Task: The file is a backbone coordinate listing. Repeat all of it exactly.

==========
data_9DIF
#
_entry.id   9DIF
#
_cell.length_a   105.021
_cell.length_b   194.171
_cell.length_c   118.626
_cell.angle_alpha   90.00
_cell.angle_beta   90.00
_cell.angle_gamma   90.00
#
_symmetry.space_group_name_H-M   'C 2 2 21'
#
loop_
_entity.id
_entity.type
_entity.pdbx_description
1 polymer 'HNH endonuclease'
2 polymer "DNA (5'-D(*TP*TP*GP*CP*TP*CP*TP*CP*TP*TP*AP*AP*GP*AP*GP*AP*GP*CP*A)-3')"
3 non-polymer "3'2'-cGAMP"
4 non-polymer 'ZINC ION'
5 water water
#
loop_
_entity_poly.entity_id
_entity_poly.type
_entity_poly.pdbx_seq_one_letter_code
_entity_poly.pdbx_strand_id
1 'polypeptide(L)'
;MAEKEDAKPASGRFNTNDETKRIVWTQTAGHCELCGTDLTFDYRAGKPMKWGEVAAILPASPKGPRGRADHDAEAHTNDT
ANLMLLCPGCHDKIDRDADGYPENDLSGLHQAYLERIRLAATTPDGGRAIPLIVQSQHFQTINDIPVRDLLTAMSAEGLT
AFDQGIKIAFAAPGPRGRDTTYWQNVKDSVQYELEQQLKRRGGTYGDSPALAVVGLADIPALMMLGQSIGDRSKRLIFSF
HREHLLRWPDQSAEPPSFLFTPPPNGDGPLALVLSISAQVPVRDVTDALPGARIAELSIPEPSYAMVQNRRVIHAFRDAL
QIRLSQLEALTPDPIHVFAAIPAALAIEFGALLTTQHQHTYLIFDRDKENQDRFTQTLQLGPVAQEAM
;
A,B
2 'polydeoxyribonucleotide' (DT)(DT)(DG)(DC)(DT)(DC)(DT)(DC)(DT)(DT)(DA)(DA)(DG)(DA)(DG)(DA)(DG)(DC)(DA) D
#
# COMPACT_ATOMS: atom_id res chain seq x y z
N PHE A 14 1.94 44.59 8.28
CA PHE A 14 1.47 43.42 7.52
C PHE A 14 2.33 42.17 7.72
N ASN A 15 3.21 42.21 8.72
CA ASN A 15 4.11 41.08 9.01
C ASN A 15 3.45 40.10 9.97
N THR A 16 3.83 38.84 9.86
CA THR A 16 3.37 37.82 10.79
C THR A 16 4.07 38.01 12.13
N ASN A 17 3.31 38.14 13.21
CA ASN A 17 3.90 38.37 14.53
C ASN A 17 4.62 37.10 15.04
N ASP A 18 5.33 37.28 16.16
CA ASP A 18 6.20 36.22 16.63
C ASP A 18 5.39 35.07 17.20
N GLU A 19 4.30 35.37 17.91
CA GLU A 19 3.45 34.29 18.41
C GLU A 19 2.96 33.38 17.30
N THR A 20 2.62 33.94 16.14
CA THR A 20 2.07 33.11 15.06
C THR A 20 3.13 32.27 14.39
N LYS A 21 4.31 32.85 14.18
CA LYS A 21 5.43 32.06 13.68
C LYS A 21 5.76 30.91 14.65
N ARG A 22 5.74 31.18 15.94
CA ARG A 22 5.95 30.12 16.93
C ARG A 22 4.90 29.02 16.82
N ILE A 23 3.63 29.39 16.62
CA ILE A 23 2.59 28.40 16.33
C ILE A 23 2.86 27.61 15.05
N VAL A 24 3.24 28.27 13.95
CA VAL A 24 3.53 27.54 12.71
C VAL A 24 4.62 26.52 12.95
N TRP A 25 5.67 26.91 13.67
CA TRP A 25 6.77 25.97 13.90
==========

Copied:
data_9DIF
#
_entry.id   9DIF
#
_cell.length_a   105.021
_cell.length_b   194.171
_cell.length_c   118.626
_cell.angle_alpha   90.00
_cell.angle_beta   90.00
_cell.angle_gamma   90.00
#
_symmetry.space_group_name_H-M   'C 2 2 21'
#
loop_
_entity.id
_entity.type
_entity.pdbx_description
1 polymer 'HNH endonuclease'
2 polymer "DNA (5'-D(*TP*TP*GP*CP*TP*CP*TP*CP*TP*TP*AP*AP*GP*AP*GP*AP*GP*CP*A)-3')"
3 non-polymer "3'2'-cGAMP"
4 non-polymer 'ZINC ION'
5 water water
#
loop_
_entity_poly.entity_id
_entity_poly.type
_entity_poly.pdbx_seq_one_letter_code
_entity_poly.pdbx_strand_id
1 'polypeptide(L)'
;MAEKEDAKPASGRFNTNDETKRIVWTQTAGHCELCGTDLTFDYRAGKPMKWGEVAAILPASPKGPRGRADHDAEAHTNDT
ANLMLLCPGCHDKIDRDADGYPENDLSGLHQAYLERIRLAATTPDGGRAIPLIVQSQHFQTINDIPVRDLLTAMSAEGLT
AFDQGIKIAFAAPGPRGRDTTYWQNVKDSVQYELEQQLKRRGGTYGDSPALAVVGLADIPALMMLGQSIGDRSKRLIFSF
HREHLLRWPDQSAEPPSFLFTPPPNGDGPLALVLSISAQVPVRDVTDALPGARIAELSIPEPSYAMVQNRRVIHAFRDAL
QIRLSQLEALTPDPIHVFAAIPAALAIEFGALLTTQHQHTYLIFDRDKENQDRFTQTLQLGPVAQEAM
;
A,B
2 'polydeoxyribonucleotide' (DT)(DT)(DG)(DC)(DT)(DC)(DT)(DC)(DT)(DT)(DA)(DA)(DG)(DA)(DG)(DA)(DG)(DC)(DA) D
#
# COMPACT_ATOMS: atom_id res chain seq x y z
N PHE A 14 1.94 44.59 8.28
CA PHE A 14 1.47 43.42 7.52
C PHE A 14 2.33 42.17 7.72
N ASN A 15 3.21 42.21 8.72
CA ASN A 15 4.11 41.08 9.01
C ASN A 15 3.45 40.10 9.97
N THR A 16 3.83 38.84 9.86
CA THR A 16 3.37 37.82 10.79
C THR A 16 4.07 38.01 12.13
N ASN A 17 3.31 38.14 13.21
CA ASN A 17 3.90 38.37 14.53
C ASN A 17 4.62 37.10 15.04
N ASP A 18 5.33 37.28 16.16
CA ASP A 18 6.20 36.22 16.63
C ASP A 18 5.39 35.07 17.20
N GLU A 19 4.30 35.37 17.91
CA GLU A 19 3.45 34.29 18.41
C GLU A 19 2.96 33.38 17.30
N THR A 20 2.62 33.94 16.14
CA THR A 20 2.07 33.11 15.06
C THR A 20 3.13 32.27 14.39
N LYS A 21 4.31 32.85 14.18
CA LYS A 21 5.43 32.06 13.68
C LYS A 21 5.76 30.91 14.65
N ARG A 22 5.74 31.18 15.94
CA ARG A 22 5.95 30.12 16.93
C ARG A 22 4.90 29.02 16.82
N ILE A 23 3.63 29.39 16.62
CA ILE A 23 2.59 28.40 16.33
C ILE A 23 2.86 27.61 15.05
N VAL A 24 3.24 28.27 13.95
CA VAL A 24 3.53 27.54 12.71
C VAL A 24 4.62 26.52 12.95
N TRP A 25 5.67 26.91 13.67
CA TRP A 25 6.77 25.97 13.90